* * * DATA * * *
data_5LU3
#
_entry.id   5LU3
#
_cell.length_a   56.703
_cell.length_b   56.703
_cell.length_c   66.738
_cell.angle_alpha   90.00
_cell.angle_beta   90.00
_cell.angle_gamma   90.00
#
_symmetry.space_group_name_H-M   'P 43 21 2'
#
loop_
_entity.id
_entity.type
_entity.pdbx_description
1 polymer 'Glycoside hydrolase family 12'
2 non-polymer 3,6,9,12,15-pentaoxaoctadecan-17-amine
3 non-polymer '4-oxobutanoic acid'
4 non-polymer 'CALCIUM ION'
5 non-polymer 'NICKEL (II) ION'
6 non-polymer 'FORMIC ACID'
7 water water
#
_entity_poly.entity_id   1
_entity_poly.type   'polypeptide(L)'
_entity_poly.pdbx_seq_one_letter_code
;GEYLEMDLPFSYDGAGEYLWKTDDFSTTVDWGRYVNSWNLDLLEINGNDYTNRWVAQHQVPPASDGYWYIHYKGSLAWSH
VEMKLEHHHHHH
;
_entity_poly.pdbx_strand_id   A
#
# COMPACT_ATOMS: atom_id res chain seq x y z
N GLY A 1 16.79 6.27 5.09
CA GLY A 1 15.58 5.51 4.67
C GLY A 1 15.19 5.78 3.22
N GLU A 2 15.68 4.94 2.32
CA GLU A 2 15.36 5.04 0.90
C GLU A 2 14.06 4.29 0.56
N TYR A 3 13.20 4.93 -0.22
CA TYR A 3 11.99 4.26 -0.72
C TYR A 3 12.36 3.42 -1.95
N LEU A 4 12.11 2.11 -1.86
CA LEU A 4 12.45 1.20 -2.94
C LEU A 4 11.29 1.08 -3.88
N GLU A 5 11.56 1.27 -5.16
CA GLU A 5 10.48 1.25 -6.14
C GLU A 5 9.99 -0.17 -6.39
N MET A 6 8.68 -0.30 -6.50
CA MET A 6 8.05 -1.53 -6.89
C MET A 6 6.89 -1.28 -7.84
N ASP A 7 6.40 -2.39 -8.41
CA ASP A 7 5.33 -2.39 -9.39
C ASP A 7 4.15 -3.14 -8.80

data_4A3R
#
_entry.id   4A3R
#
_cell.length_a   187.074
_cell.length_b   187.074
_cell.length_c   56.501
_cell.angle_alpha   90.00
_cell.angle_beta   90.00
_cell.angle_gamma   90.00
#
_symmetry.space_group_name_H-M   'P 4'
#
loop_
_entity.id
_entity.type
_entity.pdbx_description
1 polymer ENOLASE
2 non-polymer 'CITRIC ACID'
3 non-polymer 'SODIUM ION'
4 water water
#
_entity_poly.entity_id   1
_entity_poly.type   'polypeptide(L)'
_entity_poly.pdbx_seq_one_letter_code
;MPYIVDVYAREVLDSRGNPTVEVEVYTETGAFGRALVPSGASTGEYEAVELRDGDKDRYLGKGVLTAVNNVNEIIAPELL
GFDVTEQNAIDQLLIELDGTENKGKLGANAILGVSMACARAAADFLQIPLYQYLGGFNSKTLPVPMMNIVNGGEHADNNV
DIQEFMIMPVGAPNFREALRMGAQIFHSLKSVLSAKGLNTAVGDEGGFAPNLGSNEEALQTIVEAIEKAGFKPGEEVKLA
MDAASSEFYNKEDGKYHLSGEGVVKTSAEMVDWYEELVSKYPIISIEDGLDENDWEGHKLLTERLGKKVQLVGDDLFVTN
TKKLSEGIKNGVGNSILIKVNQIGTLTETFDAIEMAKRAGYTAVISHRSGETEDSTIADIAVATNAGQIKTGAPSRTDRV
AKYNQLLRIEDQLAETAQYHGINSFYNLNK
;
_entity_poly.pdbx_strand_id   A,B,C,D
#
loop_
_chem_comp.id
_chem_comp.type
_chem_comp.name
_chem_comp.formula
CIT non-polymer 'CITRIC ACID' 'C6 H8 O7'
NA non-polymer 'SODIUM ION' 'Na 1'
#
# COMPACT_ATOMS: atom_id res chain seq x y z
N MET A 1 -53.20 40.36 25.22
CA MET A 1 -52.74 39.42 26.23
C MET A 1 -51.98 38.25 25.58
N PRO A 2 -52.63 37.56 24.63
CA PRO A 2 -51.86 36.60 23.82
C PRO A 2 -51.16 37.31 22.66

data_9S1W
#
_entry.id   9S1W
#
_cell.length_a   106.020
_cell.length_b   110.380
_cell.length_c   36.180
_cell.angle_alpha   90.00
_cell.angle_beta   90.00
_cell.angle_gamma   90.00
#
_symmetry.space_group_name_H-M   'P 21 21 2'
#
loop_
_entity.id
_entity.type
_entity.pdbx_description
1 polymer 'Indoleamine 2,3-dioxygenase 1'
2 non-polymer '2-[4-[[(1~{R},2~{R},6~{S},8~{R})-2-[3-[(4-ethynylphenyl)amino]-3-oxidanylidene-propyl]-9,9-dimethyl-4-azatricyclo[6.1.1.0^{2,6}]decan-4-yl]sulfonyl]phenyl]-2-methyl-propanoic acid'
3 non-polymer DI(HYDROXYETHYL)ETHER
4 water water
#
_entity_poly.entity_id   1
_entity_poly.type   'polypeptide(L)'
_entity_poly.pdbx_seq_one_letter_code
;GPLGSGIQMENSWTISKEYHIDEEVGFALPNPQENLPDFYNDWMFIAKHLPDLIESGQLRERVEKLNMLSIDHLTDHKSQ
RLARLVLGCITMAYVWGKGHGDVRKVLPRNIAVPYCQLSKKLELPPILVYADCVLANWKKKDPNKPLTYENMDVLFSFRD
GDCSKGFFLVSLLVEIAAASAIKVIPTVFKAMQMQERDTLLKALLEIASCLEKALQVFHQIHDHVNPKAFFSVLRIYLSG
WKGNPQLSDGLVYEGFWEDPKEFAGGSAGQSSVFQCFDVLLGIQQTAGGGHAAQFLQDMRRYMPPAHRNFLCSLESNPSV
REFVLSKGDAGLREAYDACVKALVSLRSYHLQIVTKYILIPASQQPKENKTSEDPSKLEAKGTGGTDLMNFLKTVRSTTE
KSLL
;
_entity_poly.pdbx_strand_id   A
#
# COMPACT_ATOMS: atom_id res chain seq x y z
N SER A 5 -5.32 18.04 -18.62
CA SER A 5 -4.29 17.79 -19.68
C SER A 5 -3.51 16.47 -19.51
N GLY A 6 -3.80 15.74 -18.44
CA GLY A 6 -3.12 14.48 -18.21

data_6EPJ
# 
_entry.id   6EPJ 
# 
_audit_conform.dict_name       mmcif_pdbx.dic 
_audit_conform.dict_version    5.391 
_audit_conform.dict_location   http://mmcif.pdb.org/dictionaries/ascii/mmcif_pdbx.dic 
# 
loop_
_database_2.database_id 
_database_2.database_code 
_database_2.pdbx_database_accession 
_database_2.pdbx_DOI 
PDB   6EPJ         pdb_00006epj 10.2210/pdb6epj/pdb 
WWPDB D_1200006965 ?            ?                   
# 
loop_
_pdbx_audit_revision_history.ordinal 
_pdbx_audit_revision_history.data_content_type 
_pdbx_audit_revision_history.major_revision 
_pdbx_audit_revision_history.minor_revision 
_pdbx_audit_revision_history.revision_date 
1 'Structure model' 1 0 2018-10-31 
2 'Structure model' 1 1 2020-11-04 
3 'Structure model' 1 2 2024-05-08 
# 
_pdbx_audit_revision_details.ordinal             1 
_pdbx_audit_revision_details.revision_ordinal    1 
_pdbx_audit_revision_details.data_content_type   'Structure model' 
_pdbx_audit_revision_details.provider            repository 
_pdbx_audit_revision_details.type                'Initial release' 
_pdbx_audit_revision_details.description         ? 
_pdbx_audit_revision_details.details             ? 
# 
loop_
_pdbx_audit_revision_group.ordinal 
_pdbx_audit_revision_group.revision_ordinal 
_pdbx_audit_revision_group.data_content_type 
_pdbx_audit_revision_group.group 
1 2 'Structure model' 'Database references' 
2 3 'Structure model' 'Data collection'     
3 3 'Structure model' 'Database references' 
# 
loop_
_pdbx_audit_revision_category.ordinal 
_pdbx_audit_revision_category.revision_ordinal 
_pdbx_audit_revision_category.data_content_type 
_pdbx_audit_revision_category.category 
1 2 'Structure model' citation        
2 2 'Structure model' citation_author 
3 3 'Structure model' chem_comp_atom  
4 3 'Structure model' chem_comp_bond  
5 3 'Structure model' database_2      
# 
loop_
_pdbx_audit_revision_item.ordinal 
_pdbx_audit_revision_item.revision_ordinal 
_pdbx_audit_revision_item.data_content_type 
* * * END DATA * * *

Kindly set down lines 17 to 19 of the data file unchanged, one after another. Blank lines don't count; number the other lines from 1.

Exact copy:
_entity.pdbx_description
1 polymer 'Glycoside hydrolase family 12'
2 non-polymer 3,6,9,12,15-pentaoxaoctadecan-17-amine